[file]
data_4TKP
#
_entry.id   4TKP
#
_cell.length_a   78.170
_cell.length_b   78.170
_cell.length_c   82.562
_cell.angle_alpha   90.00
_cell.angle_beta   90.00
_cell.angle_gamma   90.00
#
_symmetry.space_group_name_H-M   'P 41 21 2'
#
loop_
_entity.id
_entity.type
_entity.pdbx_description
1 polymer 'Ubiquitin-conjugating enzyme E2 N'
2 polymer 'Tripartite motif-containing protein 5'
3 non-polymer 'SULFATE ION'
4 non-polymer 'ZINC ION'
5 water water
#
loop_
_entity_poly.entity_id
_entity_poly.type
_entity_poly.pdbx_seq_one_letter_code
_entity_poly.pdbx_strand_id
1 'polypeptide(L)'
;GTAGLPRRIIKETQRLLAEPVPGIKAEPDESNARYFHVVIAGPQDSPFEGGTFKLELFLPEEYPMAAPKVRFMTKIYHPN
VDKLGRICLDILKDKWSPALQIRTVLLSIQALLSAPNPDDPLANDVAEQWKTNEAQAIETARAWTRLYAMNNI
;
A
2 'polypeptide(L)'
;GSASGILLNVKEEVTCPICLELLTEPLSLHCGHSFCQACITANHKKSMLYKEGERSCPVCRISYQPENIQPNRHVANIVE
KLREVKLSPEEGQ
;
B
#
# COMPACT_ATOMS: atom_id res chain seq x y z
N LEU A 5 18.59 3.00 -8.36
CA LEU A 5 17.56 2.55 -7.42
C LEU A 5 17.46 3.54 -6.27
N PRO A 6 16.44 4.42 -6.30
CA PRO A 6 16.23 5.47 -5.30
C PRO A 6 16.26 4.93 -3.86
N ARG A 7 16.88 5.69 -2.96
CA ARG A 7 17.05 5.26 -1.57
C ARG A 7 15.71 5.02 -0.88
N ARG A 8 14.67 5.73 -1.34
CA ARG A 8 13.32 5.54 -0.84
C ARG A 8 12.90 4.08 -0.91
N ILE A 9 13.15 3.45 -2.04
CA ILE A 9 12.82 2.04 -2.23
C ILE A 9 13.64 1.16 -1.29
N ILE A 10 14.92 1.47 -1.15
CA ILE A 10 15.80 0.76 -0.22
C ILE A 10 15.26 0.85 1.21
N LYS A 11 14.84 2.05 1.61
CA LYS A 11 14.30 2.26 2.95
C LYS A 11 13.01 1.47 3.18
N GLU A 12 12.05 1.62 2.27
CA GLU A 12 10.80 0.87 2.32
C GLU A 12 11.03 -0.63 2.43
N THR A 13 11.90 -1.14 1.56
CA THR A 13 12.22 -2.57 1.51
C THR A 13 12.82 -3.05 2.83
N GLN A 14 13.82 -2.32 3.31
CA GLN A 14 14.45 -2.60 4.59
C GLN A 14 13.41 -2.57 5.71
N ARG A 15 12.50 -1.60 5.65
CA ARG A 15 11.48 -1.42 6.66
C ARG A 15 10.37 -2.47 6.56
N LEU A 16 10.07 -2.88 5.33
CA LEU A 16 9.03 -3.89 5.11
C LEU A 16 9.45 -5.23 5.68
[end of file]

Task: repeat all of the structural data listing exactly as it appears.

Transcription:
data_4TKP
#
_entry.id   4TKP
#
_cell.length_a   78.170
_cell.length_b   78.170
_cell.length_c   82.562
_cell.angle_alpha   90.00
_cell.angle_beta   90.00
_cell.angle_gamma   90.00
#
_symmetry.space_group_name_H-M   'P 41 21 2'
#
loop_
_entity.id
_entity.type
_entity.pdbx_description
1 polymer 'Ubiquitin-conjugating enzyme E2 N'
2 polymer 'Tripartite motif-containing protein 5'
3 non-polymer 'SULFATE ION'
4 non-polymer 'ZINC ION'
5 water water
#
loop_
_entity_poly.entity_id
_entity_poly.type
_entity_poly.pdbx_seq_one_letter_code
_entity_poly.pdbx_strand_id
1 'polypeptide(L)'
;GTAGLPRRIIKETQRLLAEPVPGIKAEPDESNARYFHVVIAGPQDSPFEGGTFKLELFLPEEYPMAAPKVRFMTKIYHPN
VDKLGRICLDILKDKWSPALQIRTVLLSIQALLSAPNPDDPLANDVAEQWKTNEAQAIETARAWTRLYAMNNI
;
A
2 'polypeptide(L)'
;GSASGILLNVKEEVTCPICLELLTEPLSLHCGHSFCQACITANHKKSMLYKEGERSCPVCRISYQPENIQPNRHVANIVE
KLREVKLSPEEGQ
;
B
#
# COMPACT_ATOMS: atom_id res chain seq x y z
N LEU A 5 18.59 3.00 -8.36
CA LEU A 5 17.56 2.55 -7.42
C LEU A 5 17.46 3.54 -6.27
N PRO A 6 16.44 4.42 -6.30
CA PRO A 6 16.23 5.47 -5.30
C PRO A 6 16.26 4.93 -3.86
N ARG A 7 16.88 5.69 -2.96
CA ARG A 7 17.05 5.26 -1.57
C ARG A 7 15.71 5.02 -0.88
N ARG A 8 14.67 5.73 -1.34
CA ARG A 8 13.32 5.54 -0.84
C ARG A 8 12.90 4.08 -0.91
N ILE A 9 13.15 3.45 -2.04
CA ILE A 9 12.82 2.04 -2.23
C ILE A 9 13.64 1.16 -1.29
N ILE A 10 14.92 1.47 -1.15
CA ILE A 10 15.80 0.76 -0.22
C ILE A 10 15.26 0.85 1.21
N LYS A 11 14.84 2.05 1.61
CA LYS A 11 14.30 2.26 2.95
C LYS A 11 13.01 1.47 3.18
N GLU A 12 12.05 1.62 2.27
CA GLU A 12 10.80 0.87 2.32
C GLU A 12 11.03 -0.63 2.43
N THR A 13 11.90 -1.14 1.56
CA THR A 13 12.22 -2.57 1.51
C THR A 13 12.82 -3.05 2.83
N GLN A 14 13.82 -2.32 3.31
CA GLN A 14 14.45 -2.60 4.59
C GLN A 14 13.41 -2.57 5.71
N ARG A 15 12.50 -1.60 5.65
CA ARG A 15 11.48 -1.42 6.66
C ARG A 15 10.37 -2.47 6.56
N LEU A 16 10.07 -2.88 5.33
CA LEU A 16 9.03 -3.89 5.11
C LEU A 16 9.45 -5.23 5.68